John Bradburne

Around 1980, the war in Rhodesia, now known as Zimbabwe, was at its strongest. Roads were kept open by the white government but the 'guerrillas' owned most of the land. The whites were told that it wasn't safe any more and they could not be protected from this colony. The whites were advised to move out, as there was a risk of death. By 1979 only two men remained Fr. David Gibbs and John Bradburne.

About John Bradburne
John Bradburne (born in 1921) was an upper-middle class Anglican. He was a Gurkha in the World War 2 with his fellow friend, John Dove. John Dove later became a Jesuit priest and was very close to Bradburne. Though he didn't quite know what he was actually doing. When he was asked the question, ''So what do you do?' he had no real answer. He did a few odd jobs such as: forestry or school mastering. What Bradburne was looking for was God. So in 1947 he became a Roman Catholic. He attempted becoming a priest twice in England and once in Belgium, he failed every time and so gave up. John became close to marrying after this. He did small little things, like being a caretaker for 'The Archbishop of Westminster's' country house. When John was 40 years old he wrote a letter to Fr. John Dove. Bradburne enquired if there was a cave that Fr. Dove knew of, to pray in.

In 1969 a friend of Bradburne's called 'Heather' suggested they went and saw the leper settlement in Mutemwa. This place was in bad condition. The lepers were dirty and hungry; there were barely roofs on their little huts. Even though this very off putting scene stood in front of Bradburne, he said, 'I'm staying'. When Bradburne said this, he really meant it. He wasn't giving up now. So he became the warden of the site. He cared for the lepers so much. He improved the hygiene, and housing and even bathed them and cut the nails of fingers and toes. He also wrote a poem about each one of them and he set up a small church for them.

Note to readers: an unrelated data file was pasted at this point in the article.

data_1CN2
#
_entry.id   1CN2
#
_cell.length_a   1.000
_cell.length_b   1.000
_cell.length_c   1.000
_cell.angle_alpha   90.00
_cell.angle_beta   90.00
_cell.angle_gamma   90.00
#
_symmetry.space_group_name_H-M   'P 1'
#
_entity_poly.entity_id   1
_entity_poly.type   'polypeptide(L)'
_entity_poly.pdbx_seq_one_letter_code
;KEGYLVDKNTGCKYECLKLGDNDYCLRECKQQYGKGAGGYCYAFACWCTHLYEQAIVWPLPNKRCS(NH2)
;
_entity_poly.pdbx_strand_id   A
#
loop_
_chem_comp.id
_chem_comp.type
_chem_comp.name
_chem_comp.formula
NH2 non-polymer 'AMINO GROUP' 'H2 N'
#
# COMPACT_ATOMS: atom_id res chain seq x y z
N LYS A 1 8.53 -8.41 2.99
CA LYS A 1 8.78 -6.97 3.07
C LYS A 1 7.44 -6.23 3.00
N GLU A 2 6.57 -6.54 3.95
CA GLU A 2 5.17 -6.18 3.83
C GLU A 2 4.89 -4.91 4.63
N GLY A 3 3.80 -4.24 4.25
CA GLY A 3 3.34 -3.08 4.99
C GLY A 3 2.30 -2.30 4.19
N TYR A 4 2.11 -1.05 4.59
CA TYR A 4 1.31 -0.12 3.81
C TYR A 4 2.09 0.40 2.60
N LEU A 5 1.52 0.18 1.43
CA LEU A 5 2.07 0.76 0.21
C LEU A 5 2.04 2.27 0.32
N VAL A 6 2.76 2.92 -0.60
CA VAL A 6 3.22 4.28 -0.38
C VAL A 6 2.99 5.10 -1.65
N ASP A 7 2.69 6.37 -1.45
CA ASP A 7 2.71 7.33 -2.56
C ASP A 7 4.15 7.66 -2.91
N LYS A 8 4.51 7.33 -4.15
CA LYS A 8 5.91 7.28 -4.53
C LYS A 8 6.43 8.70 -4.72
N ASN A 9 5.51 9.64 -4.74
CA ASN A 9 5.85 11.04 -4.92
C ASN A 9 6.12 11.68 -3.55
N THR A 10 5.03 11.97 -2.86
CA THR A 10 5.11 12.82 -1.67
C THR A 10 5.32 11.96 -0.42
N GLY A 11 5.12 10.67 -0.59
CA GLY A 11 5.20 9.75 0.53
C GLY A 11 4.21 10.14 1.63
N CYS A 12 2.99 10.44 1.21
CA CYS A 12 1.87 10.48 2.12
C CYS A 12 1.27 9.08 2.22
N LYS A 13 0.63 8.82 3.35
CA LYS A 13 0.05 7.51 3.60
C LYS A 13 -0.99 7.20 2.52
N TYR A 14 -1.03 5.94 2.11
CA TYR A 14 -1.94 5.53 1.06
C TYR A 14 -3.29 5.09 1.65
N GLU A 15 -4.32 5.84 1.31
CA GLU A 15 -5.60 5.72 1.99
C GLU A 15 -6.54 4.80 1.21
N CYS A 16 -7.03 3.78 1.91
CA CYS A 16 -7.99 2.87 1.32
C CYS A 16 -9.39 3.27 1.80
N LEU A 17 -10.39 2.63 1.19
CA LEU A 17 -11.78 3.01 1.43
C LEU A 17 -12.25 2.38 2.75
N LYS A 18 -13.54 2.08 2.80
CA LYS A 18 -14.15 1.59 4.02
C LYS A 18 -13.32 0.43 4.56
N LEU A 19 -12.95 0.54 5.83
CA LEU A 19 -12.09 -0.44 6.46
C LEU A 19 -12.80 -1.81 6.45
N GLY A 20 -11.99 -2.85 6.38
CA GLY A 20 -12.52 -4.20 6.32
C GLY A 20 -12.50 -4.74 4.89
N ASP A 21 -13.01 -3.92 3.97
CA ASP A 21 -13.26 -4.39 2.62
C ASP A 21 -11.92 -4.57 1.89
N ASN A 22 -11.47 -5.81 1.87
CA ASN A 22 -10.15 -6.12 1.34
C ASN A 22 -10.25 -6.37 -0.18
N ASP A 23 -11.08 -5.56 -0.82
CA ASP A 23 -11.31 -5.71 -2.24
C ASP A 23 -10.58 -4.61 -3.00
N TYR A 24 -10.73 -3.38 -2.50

Main Story
Three years later, the 'Rhodesian Leprosy Association' didn't like John Bradburne. They had narrow views of their duties and John was doing lots of work, cleaning, helping etc. He was providing one load of bread per leper per week. This was all too much for the RLA. As he continued to do this and said that the lepers were people with names and not livestock, he was expelled form the settlement. John refused and stayed in a tent, then offers a shack with no electricity, water or anything. He was living like a hermit and the war was getting worse. He didn't care about politics; all he cared for were the welfare of the lepers. He was staying put, friends persuaded him to move but he refused.

Ten youths went to John's shack on the 2nd September. They weren't full-blooded guerrillas, and were known as 'mujibhas'. They had come round, because they had been told by a worker that John was a Rhodesian spy (which he was not). The worker probably said this because he was angry with John, as he had told the worker off for stealing rations that were for the lepers. The worker had falsely said this

The guerrillas were now in a dilemma. They had captured Bradburne as a prisoner but had been sent lots of letters saying that he was a good man. If they let him back to Mutemwa he may spread something he had seen, as he had been there long enough. He was questioned aggressively, Bradburne was not concerned but began to pray, the guerrilla commander wasn?t happy.

On Wednesday morning John Bradburne was taken to a main road. John was told to walk forward a few steps and turn around. John knelt down and prayed for a few minutes he showed no sign of fear. As he was standing up he was shot.

John Bradburne had told a priest that he had made three wishes; to serve and live with lepers, die a martyr and buried in Franciscan habit. Franciscan habit was a brown robe. The habit had been taken from the hut for safe keeping by Fr. Davis Gibbs. Having brought it to the funeral it was then forgotten. At the funeral the coffin had three white flowers on it to symbolise the devotion he had made to the trinity. As the funeral proceeded, three drops of blood fell form the bottom of the coffin to the floor. Afterwards the body and coffin were inspected. It was dry though. Then it had been noticed, he hadn't been buried in the habit, so they dressed him in it.

John Bradburne may have been a saint as there were three wishes, three flowers and three drops of blood.

Many people are amazed that John Bradburne was so devoted to people, with the very simple life of poverty and prayer.

By Richard Bennett, Year 8, Presentation College, Reading